Bitter leaf Soup (Ofe Onugbu)

- Advertisement -
One of Nigeria’s most traditional soups is bitter leaf soup (ofe onugbu). It is indigenous to the Eastern Nigerians (Igbos).
The aftermath of combining the ingredients required to make this meal is worthy of relishing. Yes, the leaves used to prepare this dish are quite bitter when eaten raw or even tasted. But a proper soup made of those bitter leaves could be one of the best things that happened to your taste.
bitter leaf soup recipe 3
Image Credit: Facebook

What Is Bitter Leaf?

Bitter leaf, also known as Vernonia amygdalina, is a plant with a variety of health advantages and a strong, bitter flavor. The Igbos call bitter leaf Onugbu, the Yorubas call it Ewuro, and the Hausas name it Shuwaka.

Why Is It Called Bitter Leaf?

When you taste bitter leaf, it is just what the name implies: bitter. It is not eaten in its raw bitter form since it is unpleasant, but it is rinsed multiple times until the “bitterness” is much diminished.
However, the bitterness is never completely washed away; you can still detect undertones of bitterness when eating this soup. It takes some getting accustomed to, same to how you get acclimated to apple cider vinegar or lime.

Where Can I Get Bitter Leaf From?

Bitter leaf is very easy to come by in some African countries, such as Nigeria, and you may buy it from the market or grow it yourself. If you live in a place where bitter leaf isn’t grown, the easiest way to get it is to buy it frozen from an African store if one is nearby.

The advantage of buying bitter leaf frozen is that it has already been thoroughly rinsed, reducing bitterness and cutting prep time in half.

What Is The Best Way To Keep Washed Bitter Leaf Fresh?

Bitter leaf should be kept frozen for long-term storage. After you’ve rinsed it, press out as much water as possible and store it in a freezer container.

What is The Benefit Of Bitter Leaf Soup?

Bitter leaf is very popular in Nigeria and parts of Africa, not only because it is cheap and readily available but also because of its numerous health benefits.

African bitter leaf is used to treat malaria, help lower blood pressure, and treat gut and abdominal issues.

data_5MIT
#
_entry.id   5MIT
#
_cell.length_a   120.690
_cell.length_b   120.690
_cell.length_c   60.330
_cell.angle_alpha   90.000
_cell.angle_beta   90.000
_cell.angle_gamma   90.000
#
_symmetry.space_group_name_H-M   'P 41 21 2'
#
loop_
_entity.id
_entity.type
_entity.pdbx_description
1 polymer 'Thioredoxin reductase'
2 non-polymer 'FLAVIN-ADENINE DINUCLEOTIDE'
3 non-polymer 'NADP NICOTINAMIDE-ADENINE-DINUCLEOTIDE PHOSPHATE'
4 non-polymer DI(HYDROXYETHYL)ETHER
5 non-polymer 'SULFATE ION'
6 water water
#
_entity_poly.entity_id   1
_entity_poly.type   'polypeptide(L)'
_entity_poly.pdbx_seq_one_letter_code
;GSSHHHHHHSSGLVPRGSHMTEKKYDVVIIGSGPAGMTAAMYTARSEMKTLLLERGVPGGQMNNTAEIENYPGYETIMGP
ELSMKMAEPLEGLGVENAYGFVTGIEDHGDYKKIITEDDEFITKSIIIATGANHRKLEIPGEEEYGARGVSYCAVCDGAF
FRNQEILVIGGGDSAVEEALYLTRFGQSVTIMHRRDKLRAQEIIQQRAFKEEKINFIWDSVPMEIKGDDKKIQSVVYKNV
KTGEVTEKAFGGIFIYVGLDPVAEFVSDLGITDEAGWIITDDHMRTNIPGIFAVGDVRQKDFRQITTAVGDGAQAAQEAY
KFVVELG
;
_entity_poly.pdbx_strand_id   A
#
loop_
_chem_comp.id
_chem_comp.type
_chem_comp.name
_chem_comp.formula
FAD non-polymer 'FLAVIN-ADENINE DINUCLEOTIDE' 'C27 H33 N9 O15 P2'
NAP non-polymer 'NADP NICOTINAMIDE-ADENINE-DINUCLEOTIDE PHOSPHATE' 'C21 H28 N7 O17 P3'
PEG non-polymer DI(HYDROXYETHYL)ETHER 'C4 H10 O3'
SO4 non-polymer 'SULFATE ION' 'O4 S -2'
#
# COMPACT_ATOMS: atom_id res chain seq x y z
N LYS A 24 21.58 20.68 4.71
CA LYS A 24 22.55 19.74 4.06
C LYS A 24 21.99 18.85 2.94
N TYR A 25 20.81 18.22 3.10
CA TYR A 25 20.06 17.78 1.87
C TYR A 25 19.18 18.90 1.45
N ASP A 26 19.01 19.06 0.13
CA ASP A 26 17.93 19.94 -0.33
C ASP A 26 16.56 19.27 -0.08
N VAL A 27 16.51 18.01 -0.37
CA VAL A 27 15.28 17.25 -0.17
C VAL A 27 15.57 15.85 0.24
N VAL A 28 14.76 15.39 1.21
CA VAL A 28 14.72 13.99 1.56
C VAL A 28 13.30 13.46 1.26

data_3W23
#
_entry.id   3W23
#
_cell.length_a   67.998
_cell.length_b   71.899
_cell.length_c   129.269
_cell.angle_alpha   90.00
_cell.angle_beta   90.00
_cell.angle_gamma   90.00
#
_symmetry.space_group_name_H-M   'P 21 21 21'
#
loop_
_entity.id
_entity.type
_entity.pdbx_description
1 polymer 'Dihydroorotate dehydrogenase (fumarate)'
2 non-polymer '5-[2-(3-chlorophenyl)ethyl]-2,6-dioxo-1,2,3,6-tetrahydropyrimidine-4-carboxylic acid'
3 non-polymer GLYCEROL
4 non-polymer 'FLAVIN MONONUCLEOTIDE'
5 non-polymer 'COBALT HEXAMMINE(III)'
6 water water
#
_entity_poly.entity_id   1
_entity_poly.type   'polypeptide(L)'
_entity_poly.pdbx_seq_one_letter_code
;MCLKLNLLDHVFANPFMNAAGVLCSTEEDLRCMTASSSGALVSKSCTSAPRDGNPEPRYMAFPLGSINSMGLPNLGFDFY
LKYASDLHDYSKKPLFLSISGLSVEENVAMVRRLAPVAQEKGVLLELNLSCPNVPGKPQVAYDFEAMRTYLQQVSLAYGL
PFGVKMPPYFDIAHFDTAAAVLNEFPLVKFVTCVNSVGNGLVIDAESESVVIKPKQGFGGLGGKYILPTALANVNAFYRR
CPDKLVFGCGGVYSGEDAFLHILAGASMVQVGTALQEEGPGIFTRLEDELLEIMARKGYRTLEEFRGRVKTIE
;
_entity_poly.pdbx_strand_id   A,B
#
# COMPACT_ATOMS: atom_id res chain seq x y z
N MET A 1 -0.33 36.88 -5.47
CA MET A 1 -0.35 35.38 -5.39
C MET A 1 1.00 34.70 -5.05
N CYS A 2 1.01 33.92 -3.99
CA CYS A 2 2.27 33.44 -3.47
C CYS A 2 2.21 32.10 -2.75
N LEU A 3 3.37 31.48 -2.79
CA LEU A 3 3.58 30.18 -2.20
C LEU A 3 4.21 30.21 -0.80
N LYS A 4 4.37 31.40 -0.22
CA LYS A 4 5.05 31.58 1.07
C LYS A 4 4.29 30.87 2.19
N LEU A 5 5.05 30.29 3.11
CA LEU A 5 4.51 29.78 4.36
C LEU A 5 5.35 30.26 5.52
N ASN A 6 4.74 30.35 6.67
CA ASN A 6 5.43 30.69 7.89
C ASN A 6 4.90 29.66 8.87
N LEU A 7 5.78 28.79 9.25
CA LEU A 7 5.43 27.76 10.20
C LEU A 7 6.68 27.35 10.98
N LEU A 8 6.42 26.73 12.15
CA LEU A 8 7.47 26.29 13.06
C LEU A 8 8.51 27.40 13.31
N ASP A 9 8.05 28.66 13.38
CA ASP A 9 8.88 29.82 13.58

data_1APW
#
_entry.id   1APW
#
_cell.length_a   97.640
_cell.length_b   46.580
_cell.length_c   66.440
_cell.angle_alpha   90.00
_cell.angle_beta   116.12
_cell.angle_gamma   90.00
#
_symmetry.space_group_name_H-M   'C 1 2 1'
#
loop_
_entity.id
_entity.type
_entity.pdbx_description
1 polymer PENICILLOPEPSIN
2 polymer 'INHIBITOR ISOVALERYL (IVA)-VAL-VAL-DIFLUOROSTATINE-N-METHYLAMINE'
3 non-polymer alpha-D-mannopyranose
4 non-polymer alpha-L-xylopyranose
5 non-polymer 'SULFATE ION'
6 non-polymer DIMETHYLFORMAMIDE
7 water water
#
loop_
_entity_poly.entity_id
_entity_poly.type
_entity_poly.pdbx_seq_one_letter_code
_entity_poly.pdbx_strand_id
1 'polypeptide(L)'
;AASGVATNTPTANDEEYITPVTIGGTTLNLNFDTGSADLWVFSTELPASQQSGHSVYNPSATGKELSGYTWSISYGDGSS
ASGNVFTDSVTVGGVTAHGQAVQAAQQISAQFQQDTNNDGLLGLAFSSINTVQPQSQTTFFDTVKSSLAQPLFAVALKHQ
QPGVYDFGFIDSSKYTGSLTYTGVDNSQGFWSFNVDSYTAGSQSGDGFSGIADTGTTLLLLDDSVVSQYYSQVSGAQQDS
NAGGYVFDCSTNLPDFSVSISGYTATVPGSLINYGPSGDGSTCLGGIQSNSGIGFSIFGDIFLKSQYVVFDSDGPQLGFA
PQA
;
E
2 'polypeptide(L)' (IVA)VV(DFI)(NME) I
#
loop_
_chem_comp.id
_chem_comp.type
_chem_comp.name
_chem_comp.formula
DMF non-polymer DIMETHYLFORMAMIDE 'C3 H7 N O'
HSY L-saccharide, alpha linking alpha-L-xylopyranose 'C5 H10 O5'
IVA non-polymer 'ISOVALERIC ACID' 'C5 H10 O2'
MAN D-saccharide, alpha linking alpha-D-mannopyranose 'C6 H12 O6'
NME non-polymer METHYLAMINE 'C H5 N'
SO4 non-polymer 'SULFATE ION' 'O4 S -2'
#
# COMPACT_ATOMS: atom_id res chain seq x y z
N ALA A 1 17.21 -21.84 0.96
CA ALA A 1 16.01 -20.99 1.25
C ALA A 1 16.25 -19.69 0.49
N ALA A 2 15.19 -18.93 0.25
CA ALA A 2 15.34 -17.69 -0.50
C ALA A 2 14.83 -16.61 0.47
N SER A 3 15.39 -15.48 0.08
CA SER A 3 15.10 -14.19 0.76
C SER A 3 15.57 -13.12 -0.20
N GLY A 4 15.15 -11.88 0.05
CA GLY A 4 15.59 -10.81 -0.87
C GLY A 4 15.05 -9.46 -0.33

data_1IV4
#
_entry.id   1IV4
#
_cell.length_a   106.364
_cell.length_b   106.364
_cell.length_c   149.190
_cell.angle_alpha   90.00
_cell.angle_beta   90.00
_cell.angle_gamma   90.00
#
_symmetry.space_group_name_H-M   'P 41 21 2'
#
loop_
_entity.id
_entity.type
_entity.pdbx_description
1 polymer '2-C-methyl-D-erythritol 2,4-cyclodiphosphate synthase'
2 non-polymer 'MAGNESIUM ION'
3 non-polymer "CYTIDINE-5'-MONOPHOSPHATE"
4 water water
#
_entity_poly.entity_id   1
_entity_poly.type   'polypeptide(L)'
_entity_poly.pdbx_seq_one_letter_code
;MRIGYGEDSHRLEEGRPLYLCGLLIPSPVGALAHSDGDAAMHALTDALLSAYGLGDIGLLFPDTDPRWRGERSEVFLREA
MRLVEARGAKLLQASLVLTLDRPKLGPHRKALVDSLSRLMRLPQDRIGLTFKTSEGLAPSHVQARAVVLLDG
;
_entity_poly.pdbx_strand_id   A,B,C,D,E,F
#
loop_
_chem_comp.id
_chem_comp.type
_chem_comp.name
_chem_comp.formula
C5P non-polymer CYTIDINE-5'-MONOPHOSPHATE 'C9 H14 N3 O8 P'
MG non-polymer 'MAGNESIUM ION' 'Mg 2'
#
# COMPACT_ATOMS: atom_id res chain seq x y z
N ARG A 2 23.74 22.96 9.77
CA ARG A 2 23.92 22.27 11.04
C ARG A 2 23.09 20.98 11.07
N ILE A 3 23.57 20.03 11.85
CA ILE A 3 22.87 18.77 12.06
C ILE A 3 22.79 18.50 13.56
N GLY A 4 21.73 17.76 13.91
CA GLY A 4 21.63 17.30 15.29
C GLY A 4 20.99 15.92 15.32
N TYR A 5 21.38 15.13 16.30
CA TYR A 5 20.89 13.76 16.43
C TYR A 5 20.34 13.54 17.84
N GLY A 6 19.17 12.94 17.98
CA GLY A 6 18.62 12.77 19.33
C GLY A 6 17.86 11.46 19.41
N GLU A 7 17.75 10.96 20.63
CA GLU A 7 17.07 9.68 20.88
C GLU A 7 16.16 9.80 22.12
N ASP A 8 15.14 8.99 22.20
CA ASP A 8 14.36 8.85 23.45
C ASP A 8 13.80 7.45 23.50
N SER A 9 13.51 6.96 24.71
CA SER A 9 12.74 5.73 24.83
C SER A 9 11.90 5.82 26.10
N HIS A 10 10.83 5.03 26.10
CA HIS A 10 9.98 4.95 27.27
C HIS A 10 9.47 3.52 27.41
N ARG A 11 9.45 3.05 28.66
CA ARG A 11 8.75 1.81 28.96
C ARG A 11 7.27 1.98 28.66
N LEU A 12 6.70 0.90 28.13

Taking bitter leaf soup may help soften your stool and relieve constipation. Because of extra fiber, and compounds present in the leaf. Bitter leaf has a positive in influence on blood pressure, thanks to the high level of potassium it contains.
bitter leaf soup
Image Credit: Facebook

How Do You Reduce Bitterness in Bitter Leaf Soup?

Bitter leaf is bitter by nature, thus it must be carefully cleansed before eating. Add the leaves to a big basin of water with a pinch of salt. Scrub the leaves with your hands and rinse when the water becomes frothy. Carry on like way until the water is clear.

What Can I Eat Bitter Leaf Soup With?

This nutritious African soup is commonly eaten with fufu but you can also eat it with;

Storing And Reheating

Bitter leaf soup stores well in the fridge for up to 5 days, and you can also freeze it for up to 3 months.
To reheat, warm it on the stove with a little water. If previously frozen, let it thaw overnight in the fridge first.

Notes On Ingredients

  • If you are outside Nigeria, you can use dried, washed, and squeezed bitter leaves to make bitter leaf soup (ofe onugbu) but you need to, first of all, make the bitter leaves soft and fresh again before adding them to the soup.
  • If you cannot buy cocoyam corms where you live, you can use cocoyam flour. An alternative to cocoyam flour is potato flour. See how to prepare the cocoyam flour or potato flour before adding it to your soup.
  • Ogiri Igbo is optional, it gives Bitter leaf Soup a traditional taste.
bitter leaf soup recipe

Bitter leaf Soup (Ofe Onugbu)

Prep Time 45 minutes
Cook Time 30 minutes


  • Washed and squeezed bitter leaf
  • A handful Cocoyam
  • 3 cooking spoons 3 cooking spoons Red Palm Oil
  • Assorted Beef: Includes best cut, shaki (cow tripe)Assorted Fish: Dry Fish and Stock Fish
  • Pepper, salt, and ground crayfish (to taste)
  • 3 stock cubes
  • 1 tsp Ogiri Igbo (traditional seasoning)


Before Preparation

  • Make sure that the bitter leaves are well washed, such that there is no trace of bitterness left. If not, wash and squeeze it more.
  • If the bitterness cannot be completely washed off (which is usually the case with most washed bitter leaves sold in the market), boil it for about 15 minutes and wash it in cold water.
  • Wash and cook the cocoyam till soft.
  • Remove the peels and use a mortar and pestle to pound the corms into a smooth paste.


  • Boil the shaki (cow tripe), stockfish, and dry fish in 1 liter of water till they are well done. The first sign of a done shaki is that the cuts will start curling on themselves.
  • Wash the beef and add to the pot of shaki etc. and continue cooking.
  • When the meat is done, add 3 cubes of Maggi/Knorr and cook for 5 minutes.
  • Add pepper, ground crayfish, bitter leaves (if they have not been parboiled) and cook for 10 minutes.
  • Then add the cocoyam paste (in small lumps) and the palm oil.
  • Note: If the bitter leaves were parboiled to remove the bitterness, then for step 4; add pepper, ground crayfish, the cocoyam paste (in small lumps), the bitter leaves, and the palm oil. In other words, add all the ingredients at this stage.
  • Cover the pot and leave to cook on high heat till all the cocoyam lumps have dissolved.
  • Add salt to taste and the soup is ready.
Tried this recipe?Let us know how it was!
Share this post:

Must Try Recipes

You'll also love